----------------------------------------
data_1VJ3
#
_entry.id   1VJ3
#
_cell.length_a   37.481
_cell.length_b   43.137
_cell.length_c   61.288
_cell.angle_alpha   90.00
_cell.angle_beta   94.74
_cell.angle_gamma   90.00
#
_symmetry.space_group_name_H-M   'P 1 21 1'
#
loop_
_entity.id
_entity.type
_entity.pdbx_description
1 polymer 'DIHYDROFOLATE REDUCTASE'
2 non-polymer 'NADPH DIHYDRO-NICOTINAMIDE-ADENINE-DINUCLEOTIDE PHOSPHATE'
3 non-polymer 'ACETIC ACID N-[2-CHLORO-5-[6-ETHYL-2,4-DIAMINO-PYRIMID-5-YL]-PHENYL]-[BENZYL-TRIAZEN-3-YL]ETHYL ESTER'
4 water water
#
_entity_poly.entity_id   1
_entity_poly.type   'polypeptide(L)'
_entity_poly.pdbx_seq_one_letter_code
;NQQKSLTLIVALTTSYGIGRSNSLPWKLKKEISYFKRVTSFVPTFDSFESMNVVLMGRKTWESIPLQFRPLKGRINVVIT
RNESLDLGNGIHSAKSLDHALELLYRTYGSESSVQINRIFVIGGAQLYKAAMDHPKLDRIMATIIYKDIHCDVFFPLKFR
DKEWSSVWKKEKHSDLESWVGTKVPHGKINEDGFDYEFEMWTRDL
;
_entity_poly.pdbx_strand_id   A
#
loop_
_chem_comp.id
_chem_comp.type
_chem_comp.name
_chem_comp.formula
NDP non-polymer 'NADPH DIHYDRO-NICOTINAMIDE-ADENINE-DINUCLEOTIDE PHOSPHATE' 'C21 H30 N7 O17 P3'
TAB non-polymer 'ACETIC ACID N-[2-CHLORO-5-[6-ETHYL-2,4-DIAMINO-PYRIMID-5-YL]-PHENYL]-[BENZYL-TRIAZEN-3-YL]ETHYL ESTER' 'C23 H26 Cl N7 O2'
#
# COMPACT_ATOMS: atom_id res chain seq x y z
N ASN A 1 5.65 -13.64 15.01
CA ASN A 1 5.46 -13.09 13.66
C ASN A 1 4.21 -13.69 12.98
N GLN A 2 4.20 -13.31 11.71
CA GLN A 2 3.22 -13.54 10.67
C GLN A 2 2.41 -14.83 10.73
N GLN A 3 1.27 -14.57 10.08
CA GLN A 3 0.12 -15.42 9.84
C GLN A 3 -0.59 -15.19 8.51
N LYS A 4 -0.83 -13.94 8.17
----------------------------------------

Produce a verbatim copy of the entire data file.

data_1VJ3
#
_entry.id   1VJ3
#
_cell.length_a   37.481
_cell.length_b   43.137
_cell.length_c   61.288
_cell.angle_alpha   90.00
_cell.angle_beta   94.74
_cell.angle_gamma   90.00
#
_symmetry.space_group_name_H-M   'P 1 21 1'
#
loop_
_entity.id
_entity.type
_entity.pdbx_description
1 polymer 'DIHYDROFOLATE REDUCTASE'
2 non-polymer 'NADPH DIHYDRO-NICOTINAMIDE-ADENINE-DINUCLEOTIDE PHOSPHATE'
3 non-polymer 'ACETIC ACID N-[2-CHLORO-5-[6-ETHYL-2,4-DIAMINO-PYRIMID-5-YL]-PHENYL]-[BENZYL-TRIAZEN-3-YL]ETHYL ESTER'
4 water water
#
_entity_poly.entity_id   1
_entity_poly.type   'polypeptide(L)'
_entity_poly.pdbx_seq_one_letter_code
;NQQKSLTLIVALTTSYGIGRSNSLPWKLKKEISYFKRVTSFVPTFDSFESMNVVLMGRKTWESIPLQFRPLKGRINVVIT
RNESLDLGNGIHSAKSLDHALELLYRTYGSESSVQINRIFVIGGAQLYKAAMDHPKLDRIMATIIYKDIHCDVFFPLKFR
DKEWSSVWKKEKHSDLESWVGTKVPHGKINEDGFDYEFEMWTRDL
;
_entity_poly.pdbx_strand_id   A
#
loop_
_chem_comp.id
_chem_comp.type
_chem_comp.name
_chem_comp.formula
NDP non-polymer 'NADPH DIHYDRO-NICOTINAMIDE-ADENINE-DINUCLEOTIDE PHOSPHATE' 'C21 H30 N7 O17 P3'
TAB non-polymer 'ACETIC ACID N-[2-CHLORO-5-[6-ETHYL-2,4-DIAMINO-PYRIMID-5-YL]-PHENYL]-[BENZYL-TRIAZEN-3-YL]ETHYL ESTER' 'C23 H26 Cl N7 O2'
#
# COMPACT_ATOMS: atom_id res chain seq x y z
N ASN A 1 5.65 -13.64 15.01
CA ASN A 1 5.46 -13.09 13.66
C ASN A 1 4.21 -13.69 12.98
N GLN A 2 4.20 -13.31 11.71
CA GLN A 2 3.22 -13.54 10.67
C GLN A 2 2.41 -14.83 10.73
N GLN A 3 1.27 -14.57 10.08
CA GLN A 3 0.12 -15.42 9.84
C GLN A 3 -0.59 -15.19 8.51
N LYS A 4 -0.83 -13.94 8.17